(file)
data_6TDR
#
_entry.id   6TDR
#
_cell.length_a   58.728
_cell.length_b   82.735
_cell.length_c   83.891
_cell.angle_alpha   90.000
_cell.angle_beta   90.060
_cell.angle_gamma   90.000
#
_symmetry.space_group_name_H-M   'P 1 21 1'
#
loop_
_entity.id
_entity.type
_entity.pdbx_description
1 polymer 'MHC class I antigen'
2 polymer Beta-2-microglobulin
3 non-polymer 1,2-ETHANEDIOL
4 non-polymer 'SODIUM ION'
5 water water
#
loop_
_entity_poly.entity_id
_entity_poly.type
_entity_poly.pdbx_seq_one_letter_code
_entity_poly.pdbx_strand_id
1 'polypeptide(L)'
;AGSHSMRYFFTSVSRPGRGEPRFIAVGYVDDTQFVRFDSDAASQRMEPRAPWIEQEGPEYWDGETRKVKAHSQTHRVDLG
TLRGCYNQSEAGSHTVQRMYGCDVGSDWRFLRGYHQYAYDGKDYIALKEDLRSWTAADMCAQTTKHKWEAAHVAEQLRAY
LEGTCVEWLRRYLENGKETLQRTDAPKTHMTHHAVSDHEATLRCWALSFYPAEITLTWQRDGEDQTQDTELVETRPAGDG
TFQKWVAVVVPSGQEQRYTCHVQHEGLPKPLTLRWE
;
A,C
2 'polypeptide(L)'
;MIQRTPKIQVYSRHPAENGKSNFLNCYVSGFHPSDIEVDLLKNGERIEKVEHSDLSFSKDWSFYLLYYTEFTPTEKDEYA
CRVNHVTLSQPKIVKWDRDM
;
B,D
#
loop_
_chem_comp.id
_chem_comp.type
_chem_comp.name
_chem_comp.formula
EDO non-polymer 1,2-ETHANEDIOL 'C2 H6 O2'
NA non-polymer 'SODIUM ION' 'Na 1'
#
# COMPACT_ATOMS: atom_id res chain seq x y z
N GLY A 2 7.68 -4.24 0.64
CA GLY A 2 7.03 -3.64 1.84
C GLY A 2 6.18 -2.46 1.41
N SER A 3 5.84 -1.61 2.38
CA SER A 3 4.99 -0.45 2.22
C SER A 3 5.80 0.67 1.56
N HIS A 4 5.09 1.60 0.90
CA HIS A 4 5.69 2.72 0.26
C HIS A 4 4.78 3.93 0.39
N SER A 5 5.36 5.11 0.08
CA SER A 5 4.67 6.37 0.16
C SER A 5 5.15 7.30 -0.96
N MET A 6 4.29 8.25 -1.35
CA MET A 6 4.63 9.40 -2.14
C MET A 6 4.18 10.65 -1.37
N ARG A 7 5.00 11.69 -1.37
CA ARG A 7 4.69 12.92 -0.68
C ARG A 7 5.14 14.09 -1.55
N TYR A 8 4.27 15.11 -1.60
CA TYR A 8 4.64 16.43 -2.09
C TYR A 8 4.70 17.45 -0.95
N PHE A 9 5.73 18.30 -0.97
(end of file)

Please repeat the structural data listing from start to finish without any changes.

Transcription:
data_6TDR
#
_entry.id   6TDR
#
_cell.length_a   58.728
_cell.length_b   82.735
_cell.length_c   83.891
_cell.angle_alpha   90.000
_cell.angle_beta   90.060
_cell.angle_gamma   90.000
#
_symmetry.space_group_name_H-M   'P 1 21 1'
#
loop_
_entity.id
_entity.type
_entity.pdbx_description
1 polymer 'MHC class I antigen'
2 polymer Beta-2-microglobulin
3 non-polymer 1,2-ETHANEDIOL
4 non-polymer 'SODIUM ION'
5 water water
#
loop_
_entity_poly.entity_id
_entity_poly.type
_entity_poly.pdbx_seq_one_letter_code
_entity_poly.pdbx_strand_id
1 'polypeptide(L)'
;AGSHSMRYFFTSVSRPGRGEPRFIAVGYVDDTQFVRFDSDAASQRMEPRAPWIEQEGPEYWDGETRKVKAHSQTHRVDLG
TLRGCYNQSEAGSHTVQRMYGCDVGSDWRFLRGYHQYAYDGKDYIALKEDLRSWTAADMCAQTTKHKWEAAHVAEQLRAY
LEGTCVEWLRRYLENGKETLQRTDAPKTHMTHHAVSDHEATLRCWALSFYPAEITLTWQRDGEDQTQDTELVETRPAGDG
TFQKWVAVVVPSGQEQRYTCHVQHEGLPKPLTLRWE
;
A,C
2 'polypeptide(L)'
;MIQRTPKIQVYSRHPAENGKSNFLNCYVSGFHPSDIEVDLLKNGERIEKVEHSDLSFSKDWSFYLLYYTEFTPTEKDEYA
CRVNHVTLSQPKIVKWDRDM
;
B,D
#
loop_
_chem_comp.id
_chem_comp.type
_chem_comp.name
_chem_comp.formula
EDO non-polymer 1,2-ETHANEDIOL 'C2 H6 O2'
NA non-polymer 'SODIUM ION' 'Na 1'
#
# COMPACT_ATOMS: atom_id res chain seq x y z
N GLY A 2 7.68 -4.24 0.64
CA GLY A 2 7.03 -3.64 1.84
C GLY A 2 6.18 -2.46 1.41
N SER A 3 5.84 -1.61 2.38
CA SER A 3 4.99 -0.45 2.22
C SER A 3 5.80 0.67 1.56
N HIS A 4 5.09 1.60 0.90
CA HIS A 4 5.69 2.72 0.26
C HIS A 4 4.78 3.93 0.39
N SER A 5 5.36 5.11 0.08
CA SER A 5 4.67 6.37 0.16
C SER A 5 5.15 7.30 -0.96
N MET A 6 4.29 8.25 -1.35
CA MET A 6 4.63 9.40 -2.14
C MET A 6 4.18 10.65 -1.37
N ARG A 7 5.00 11.69 -1.37
CA ARG A 7 4.69 12.92 -0.68
C ARG A 7 5.14 14.09 -1.55
N TYR A 8 4.27 15.11 -1.60
CA TYR A 8 4.64 16.43 -2.09
C TYR A 8 4.70 17.45 -0.95
N PHE A 9 5.73 18.30 -0.97